Retail’s future is to solve the paradox of choice

The primary function of retail used to be access/distribution. In the vast majority of cases consumers had to visit high street shops to get products and manufacturers went through physical retail to reach customers.

One of the big promises of the web is that brands/manufacturers will form direct relationships with consumers. They can build their own showrooms and take orders direct over the web capturing the retail margin for themselves. So far it’s mainly startup manufacturers that have gone this route – Bonobos and Warby Parker are famous examples from the US and LostMy.Name and Spoke from our portfolio are blazing a similar trail over here. Established brands are now moving slowly in this direction – but they need new capabilities and have to worry about conflict with the retail partners that drive the vast majority of their sales. Most established brands that now sell direct still only have a fraction of their product range available on their own sites and pricing is often above what can be found in retail.

So retail’s raison d’etre is losing relevance.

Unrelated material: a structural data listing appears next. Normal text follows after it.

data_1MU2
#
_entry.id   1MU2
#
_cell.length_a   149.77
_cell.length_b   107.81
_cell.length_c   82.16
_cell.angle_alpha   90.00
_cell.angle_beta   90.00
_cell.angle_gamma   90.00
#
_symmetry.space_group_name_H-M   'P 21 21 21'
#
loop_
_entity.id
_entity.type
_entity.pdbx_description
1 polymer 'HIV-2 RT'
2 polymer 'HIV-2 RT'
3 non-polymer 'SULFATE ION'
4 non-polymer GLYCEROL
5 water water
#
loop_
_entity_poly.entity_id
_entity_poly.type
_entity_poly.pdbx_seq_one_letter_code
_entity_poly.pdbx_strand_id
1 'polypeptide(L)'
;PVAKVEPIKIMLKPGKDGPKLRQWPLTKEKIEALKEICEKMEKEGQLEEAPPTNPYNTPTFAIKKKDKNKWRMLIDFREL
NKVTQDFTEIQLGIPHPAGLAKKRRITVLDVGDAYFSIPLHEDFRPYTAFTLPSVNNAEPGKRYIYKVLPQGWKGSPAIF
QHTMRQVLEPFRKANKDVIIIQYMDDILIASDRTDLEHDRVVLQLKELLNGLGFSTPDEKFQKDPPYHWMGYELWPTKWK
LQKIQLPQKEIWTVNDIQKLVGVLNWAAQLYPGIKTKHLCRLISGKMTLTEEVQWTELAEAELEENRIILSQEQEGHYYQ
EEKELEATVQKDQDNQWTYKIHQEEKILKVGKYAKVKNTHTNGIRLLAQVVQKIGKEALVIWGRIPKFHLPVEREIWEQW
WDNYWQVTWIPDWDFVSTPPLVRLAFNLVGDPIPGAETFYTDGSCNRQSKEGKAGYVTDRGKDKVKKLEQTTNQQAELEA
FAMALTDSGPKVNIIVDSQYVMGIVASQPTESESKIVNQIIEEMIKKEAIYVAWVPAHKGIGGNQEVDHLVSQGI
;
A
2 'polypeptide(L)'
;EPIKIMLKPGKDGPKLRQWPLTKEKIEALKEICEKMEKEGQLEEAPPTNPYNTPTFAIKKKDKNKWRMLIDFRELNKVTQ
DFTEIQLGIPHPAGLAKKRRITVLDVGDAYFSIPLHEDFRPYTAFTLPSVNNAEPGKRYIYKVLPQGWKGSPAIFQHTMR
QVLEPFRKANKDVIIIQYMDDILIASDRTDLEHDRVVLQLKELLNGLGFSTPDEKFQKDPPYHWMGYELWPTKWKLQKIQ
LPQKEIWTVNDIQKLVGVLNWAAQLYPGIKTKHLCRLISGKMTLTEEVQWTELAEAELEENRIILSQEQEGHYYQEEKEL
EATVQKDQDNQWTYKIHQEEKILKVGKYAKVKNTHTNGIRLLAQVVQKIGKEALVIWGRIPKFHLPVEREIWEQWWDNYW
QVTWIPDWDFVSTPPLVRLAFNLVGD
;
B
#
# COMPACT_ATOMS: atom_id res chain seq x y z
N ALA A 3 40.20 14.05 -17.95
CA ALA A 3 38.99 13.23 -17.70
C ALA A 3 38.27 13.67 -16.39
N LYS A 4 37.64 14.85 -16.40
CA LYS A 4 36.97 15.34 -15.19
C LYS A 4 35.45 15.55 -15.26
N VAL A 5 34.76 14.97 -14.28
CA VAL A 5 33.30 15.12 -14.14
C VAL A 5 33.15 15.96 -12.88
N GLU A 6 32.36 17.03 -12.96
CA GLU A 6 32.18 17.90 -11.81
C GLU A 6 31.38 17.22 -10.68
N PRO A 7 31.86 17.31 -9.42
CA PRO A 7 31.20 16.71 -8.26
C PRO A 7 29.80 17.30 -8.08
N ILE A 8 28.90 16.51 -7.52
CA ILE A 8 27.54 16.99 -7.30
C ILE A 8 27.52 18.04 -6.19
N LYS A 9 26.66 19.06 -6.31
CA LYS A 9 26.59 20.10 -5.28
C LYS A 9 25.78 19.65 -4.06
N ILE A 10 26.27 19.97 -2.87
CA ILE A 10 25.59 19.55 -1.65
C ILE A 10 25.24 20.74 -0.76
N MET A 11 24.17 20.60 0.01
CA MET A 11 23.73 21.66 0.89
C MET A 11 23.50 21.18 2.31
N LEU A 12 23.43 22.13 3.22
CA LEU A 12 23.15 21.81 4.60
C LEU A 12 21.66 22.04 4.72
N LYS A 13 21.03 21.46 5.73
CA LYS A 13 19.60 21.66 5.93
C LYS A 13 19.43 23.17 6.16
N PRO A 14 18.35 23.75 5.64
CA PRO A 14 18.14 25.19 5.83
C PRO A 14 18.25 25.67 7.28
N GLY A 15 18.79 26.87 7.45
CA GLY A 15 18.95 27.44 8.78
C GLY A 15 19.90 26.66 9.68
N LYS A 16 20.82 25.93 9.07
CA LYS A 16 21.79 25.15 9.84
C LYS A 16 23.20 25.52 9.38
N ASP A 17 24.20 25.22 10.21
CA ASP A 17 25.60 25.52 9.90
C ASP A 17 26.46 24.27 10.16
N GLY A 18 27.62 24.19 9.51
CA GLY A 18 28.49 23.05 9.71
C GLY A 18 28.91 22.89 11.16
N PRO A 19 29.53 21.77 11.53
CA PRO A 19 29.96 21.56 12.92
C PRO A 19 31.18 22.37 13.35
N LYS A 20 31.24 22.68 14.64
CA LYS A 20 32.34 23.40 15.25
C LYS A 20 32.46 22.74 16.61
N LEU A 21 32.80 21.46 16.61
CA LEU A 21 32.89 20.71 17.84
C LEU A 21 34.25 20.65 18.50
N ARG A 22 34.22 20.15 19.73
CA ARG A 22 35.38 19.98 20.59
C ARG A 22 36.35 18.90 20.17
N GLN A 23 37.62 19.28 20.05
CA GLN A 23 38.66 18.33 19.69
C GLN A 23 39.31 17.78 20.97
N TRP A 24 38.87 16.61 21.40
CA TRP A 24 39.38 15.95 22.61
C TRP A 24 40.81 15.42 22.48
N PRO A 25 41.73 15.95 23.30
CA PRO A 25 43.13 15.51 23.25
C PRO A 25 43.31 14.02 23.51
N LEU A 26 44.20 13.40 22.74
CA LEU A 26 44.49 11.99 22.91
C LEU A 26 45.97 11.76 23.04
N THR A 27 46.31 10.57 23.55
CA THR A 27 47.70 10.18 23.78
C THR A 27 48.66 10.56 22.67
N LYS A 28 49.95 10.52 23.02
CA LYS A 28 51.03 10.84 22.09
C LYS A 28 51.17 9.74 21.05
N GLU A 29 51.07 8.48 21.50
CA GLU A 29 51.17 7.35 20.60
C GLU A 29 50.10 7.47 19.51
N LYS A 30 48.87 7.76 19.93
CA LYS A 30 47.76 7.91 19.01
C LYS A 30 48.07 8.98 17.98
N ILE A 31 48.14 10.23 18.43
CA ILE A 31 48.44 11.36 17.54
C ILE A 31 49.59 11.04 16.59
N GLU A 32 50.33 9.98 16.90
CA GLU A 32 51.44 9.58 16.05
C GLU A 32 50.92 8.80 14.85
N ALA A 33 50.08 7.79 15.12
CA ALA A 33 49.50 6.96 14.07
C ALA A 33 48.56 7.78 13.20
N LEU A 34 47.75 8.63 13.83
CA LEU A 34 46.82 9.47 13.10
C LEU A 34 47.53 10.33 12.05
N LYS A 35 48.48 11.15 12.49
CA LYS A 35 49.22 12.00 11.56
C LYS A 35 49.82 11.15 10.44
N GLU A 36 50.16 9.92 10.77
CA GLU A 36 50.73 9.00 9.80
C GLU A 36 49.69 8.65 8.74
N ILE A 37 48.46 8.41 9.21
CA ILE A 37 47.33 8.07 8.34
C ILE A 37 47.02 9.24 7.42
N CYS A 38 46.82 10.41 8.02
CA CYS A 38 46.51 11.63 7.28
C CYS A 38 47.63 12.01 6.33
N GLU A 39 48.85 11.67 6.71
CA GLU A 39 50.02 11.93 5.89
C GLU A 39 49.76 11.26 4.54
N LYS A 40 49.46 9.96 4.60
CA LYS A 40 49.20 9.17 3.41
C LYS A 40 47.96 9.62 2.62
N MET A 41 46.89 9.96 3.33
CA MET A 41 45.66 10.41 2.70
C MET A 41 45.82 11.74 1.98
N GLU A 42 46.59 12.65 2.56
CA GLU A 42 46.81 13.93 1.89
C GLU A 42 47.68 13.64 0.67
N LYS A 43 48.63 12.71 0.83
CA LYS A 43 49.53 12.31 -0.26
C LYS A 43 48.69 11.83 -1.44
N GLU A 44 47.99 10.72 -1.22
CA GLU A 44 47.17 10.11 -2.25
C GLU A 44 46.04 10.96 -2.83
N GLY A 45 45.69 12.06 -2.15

But consumers are faced with a new problem – too much choice. The web makes all the products in the world available, and a wealth of research has shown that whilst we say we want choice, too much of it makes us less happy and results in fewer purchases. This is the Paradox of Choice.

The new opportunity for retail, therefore, is to solve the paradox of choice. Give consumers access to all the inventory there is and then help them to a decision. At it’s heart new retail will be about personalisation and recommendation, making smart use of data and artificial intelligence to guide people to purchase decisions. Conversational interfaces will be an important secondary part of the mix as each of us will effectively have to programme the services we use and very few of us have the patience to learn syntax and commands for new apps.

These new retailers will sit between brands/manufacturers and consumers. They will handle less stock, have fewer staff and take less margin than traditional retail, but they could/should be much more profitable. Thread, Stylect and Top10 are good examples of these ‘new retailers’ that we’ve invested in.